Editor's note: Donna Brazile, a CNN contributor and a Democratic strategist, is vice chairwoman for voter registration and participation at the Democratic National Committee. She is a nationally syndicated columnist, an adjunct professor at Georgetown University and author of "Cooking With Grease: Stirring the Pots in America." She was manager for the Gore-Lieberman presidential campaign in 2000. The opinions expressed in this commentary are solely those of the author.
(CNN) -- At the celebration of the 50th anniversary of the passage of the Civil Rights Act, four presidents remembered the battles and honored those who fought to form "a more perfect union" on the path to economic, educational and voting equality.
But, for one of those heroes, it was also a time to pause and acknowledge the progress. And for one president, it was a time to honor another.
The four presidents -- Jimmy Carter, Bill Clinton, George W. Bush and Barack Obama -- led the observances, appropriately, at the Lyndon B. Johnson Presidential Library in Austin. It was President Johnson who in 1964 secured the passage of the Civil Rights Act, and in 1965, the Voting Rights Act -- the latter eviscerated last year by the Roberts Court.
President Obama thanked "the warriors for justice, the elected officials and community leaders who are here today." Those who ended segregation and ushered in the most significant change in America since the Civil War were indeed, "warriors for justice."
One of the warriors present was Rep. John Lewis who was in his 20s when the battles for Civil Rights were raging across the South, and indeed, all America.
Lewis was attacked dozens of times. The bus he was riding was firebombed in Anniston, Alabama. He suffered a fractured skull from a policeman's club on the Selma Bridge and was beaten unconscious in a Montgomery bus station.
It was men and women warriors like Lewis who first moved Americans, and then moved the federal government, to guarantee the basic human rights they demanded. The rights were as simple as ordering a sandwich and drink at a lunch counter, and as profound as being able to vote.
Introducing the President, Lewis said, "President Barack Obama was born into a dangerous and difficult time in American history, a time when people were arrested and taken to jail just for sitting beside each other on the bus."
"When people say nothing has changed, I say come and walk in my shoes, and I will show you change."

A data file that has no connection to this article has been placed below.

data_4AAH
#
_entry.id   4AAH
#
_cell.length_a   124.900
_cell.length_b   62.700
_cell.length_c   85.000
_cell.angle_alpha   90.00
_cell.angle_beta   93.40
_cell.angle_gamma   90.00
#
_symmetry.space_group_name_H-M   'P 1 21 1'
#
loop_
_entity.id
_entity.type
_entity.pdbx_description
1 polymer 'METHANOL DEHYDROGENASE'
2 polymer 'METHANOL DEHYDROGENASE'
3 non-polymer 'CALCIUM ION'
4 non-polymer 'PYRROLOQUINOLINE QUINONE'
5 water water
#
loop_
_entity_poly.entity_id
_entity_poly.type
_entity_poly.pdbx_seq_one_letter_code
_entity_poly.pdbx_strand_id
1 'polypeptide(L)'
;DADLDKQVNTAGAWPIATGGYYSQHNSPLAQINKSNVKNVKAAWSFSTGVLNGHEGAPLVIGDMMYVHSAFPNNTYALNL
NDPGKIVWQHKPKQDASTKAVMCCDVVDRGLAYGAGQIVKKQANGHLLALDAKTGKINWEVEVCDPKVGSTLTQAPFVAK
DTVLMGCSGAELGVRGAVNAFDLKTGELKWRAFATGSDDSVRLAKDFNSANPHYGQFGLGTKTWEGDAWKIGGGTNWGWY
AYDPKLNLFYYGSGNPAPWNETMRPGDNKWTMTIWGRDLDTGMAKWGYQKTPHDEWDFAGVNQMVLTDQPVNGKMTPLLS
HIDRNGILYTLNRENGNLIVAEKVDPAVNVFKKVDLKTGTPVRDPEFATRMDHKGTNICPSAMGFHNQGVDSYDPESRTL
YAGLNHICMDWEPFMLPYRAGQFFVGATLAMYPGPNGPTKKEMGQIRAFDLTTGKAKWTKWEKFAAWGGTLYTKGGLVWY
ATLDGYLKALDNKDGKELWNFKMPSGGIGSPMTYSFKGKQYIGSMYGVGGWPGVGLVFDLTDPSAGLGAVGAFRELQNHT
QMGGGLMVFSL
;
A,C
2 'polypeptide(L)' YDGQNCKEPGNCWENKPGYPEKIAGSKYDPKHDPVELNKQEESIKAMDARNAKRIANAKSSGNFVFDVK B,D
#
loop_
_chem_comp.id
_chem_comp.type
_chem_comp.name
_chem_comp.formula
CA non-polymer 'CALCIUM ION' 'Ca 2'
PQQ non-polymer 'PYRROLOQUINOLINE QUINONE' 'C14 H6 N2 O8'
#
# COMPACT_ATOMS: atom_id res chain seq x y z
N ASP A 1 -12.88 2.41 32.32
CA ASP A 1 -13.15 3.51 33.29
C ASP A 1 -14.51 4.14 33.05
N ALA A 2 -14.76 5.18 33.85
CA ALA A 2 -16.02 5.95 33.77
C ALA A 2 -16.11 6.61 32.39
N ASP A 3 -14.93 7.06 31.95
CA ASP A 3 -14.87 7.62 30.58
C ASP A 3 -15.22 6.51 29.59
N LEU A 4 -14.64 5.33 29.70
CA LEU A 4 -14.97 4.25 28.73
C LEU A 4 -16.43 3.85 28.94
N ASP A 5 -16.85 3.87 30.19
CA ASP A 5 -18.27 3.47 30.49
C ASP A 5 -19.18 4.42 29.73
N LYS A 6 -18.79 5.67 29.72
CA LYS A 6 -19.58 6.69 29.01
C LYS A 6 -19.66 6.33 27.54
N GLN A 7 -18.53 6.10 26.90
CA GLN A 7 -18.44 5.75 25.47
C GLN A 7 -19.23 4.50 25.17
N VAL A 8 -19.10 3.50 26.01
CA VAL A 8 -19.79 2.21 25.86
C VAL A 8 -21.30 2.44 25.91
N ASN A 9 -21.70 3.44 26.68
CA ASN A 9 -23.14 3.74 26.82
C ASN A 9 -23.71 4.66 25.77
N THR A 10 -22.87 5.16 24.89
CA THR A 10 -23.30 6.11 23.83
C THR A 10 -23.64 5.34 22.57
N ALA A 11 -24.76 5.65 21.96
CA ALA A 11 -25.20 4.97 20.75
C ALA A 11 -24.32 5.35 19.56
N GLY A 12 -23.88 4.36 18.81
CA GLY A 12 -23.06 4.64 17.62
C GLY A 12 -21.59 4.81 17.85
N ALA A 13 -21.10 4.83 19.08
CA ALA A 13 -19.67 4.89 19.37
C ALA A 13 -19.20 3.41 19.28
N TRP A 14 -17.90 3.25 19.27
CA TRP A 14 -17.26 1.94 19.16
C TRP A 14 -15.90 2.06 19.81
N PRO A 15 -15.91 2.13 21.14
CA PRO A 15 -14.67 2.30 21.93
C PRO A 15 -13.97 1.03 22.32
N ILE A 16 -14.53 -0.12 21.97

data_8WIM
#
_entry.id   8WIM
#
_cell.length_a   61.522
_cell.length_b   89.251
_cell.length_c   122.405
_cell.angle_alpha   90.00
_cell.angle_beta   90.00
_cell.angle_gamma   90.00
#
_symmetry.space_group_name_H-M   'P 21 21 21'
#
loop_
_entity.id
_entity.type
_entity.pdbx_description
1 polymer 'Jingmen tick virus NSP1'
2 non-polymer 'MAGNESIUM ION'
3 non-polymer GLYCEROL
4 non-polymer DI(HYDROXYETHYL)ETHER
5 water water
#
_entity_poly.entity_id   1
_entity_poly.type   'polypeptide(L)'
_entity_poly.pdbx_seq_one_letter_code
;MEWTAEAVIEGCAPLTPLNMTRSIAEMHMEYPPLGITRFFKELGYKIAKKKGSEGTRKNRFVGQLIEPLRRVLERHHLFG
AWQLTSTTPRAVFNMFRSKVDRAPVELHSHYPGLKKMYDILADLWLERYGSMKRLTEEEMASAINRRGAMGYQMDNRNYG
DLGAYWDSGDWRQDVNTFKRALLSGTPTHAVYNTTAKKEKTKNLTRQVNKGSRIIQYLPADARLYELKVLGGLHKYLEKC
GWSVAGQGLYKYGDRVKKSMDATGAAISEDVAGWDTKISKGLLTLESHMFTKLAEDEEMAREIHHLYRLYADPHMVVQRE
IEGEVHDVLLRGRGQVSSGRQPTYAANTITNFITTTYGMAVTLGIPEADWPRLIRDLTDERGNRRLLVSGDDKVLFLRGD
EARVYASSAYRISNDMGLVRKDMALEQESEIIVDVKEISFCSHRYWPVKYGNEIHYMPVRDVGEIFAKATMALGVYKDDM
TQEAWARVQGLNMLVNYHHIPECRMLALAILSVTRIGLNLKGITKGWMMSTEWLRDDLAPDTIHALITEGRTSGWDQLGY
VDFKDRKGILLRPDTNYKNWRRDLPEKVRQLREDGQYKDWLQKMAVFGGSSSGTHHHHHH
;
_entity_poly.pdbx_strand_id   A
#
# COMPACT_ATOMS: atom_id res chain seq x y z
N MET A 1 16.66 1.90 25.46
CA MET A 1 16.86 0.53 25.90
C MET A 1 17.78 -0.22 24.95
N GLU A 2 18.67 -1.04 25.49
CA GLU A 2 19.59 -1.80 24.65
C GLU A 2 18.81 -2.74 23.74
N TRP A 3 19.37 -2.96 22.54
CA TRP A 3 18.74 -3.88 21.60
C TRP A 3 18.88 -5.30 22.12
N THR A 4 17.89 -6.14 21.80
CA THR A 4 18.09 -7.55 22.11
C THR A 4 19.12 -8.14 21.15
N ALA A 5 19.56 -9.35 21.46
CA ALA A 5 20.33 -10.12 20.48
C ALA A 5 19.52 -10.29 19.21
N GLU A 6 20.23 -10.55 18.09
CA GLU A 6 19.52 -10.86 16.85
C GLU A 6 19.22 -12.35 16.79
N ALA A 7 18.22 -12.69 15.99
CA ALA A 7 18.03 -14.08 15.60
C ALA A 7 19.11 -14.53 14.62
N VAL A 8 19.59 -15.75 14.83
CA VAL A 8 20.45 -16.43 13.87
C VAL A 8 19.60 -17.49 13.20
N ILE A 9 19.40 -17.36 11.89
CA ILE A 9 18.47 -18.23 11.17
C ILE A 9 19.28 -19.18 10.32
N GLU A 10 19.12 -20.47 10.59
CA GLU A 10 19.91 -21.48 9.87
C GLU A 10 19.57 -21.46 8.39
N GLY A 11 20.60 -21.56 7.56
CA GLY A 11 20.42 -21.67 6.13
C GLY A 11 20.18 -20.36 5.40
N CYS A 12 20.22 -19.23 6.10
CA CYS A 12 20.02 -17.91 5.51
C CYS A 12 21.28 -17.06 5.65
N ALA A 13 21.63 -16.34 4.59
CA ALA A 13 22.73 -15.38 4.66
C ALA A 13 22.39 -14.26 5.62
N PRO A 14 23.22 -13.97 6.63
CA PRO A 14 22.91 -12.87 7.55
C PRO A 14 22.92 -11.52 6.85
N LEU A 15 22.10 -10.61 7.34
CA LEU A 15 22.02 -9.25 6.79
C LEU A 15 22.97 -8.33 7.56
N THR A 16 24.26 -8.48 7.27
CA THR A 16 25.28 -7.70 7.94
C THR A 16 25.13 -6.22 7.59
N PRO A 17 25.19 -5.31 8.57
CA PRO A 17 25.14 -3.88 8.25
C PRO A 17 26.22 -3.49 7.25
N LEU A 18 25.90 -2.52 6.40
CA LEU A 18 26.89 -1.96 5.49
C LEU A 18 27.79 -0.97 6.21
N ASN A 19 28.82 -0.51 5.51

President Obama keyed his theme to honor President Johnson. "Because of the civil rights movement, because of the laws that Lyndon Johnson passed, new doors swung open," he said. "I have lived out the promise of LBJ's efforts. ... Michelle has lived out the legacy of those efforts. ... My daughters have lived out the legacy of those efforts."
Doors swung open, Obama said, "not all at once, but they swung open. Not just (for) blacks and whites, but also women and Latinos; and Asians and Native Americans."
"In a time when cynicism is too often passed off as wisdom, it's perhaps easy to conclude that there are limits to change; that we are trapped by our own history; and politics is a fool's errand," he said, adding, "I reject such cynicism."
We "cannot be complacent," he said. "Our rights, our freedoms -- they are not given. They must be won." Obama added, "We remain locked in this same great debate about equality and opportunity."
Earlier in the week, former President Jimmy Carter struck a similar theme: "We still have gross disparity between black and white people on employment (and) the quality of education," said Carter. "But we feel like, you know, Lyndon Johnson did it -- we don't have to do anything anymore. I think too many people are at ease with the still existing disparity."
Former President George W. Bush, who spoke at the conclusion of the Summit said, "I fear that the soft bigotry of low expectations is returning, and for the sake of America's children, that is something we cannot allow."
Former President Bill Clinton homed in on the erosion of the Voting Rights Act, and partisan divisions. "We all know what this is about: This is a way of restricting the franchise after 50 years of expanding it," Clinton said. "Is this what Martin Luther King, Jr. gave his life for? Is this what Lyndon Johnson employed his legendary skills for?" he asked.
"I am concerned that on this 50th anniversary, these divisions and the lack of a spirit of coming together put us back in the dustbin of old history," Clinton said.
Obama echoed Clinton, saying, "One concern I have sometimes during these moments (is that) from a distance, sometimes ... they seem easy. All the pain and difficulty and struggle and doubt -- all that is rubbed away."
Bush reminded the audience about the importance of education in ensuring equality for all. "It is not a coincidence that many of the defining struggles of the civil rights era -- from Little Rock Central to the University of Mississippi -- took place in educational settings. Those who engage in oppression and exploitation always deny real learning. Those who fight oppression always insist on equal education. Through civil rights laws, we assure justice in the present. Through education, we secure justice for the next generation."
There is still more work to do. More work by my generation, which includes the President. And more work by those coming up now.
Obama exhorted young people especially not to succumb to despair or cynicism because the struggle seems too hard. "We've got a debt to pay," he said. President Johnson "believed that together we can build an America that is more fair, more equal, and more free than the one we inherited. He believed we make our own destiny. And in part because of him, we must believe it as well."
If we still believe, we shall overcome one day.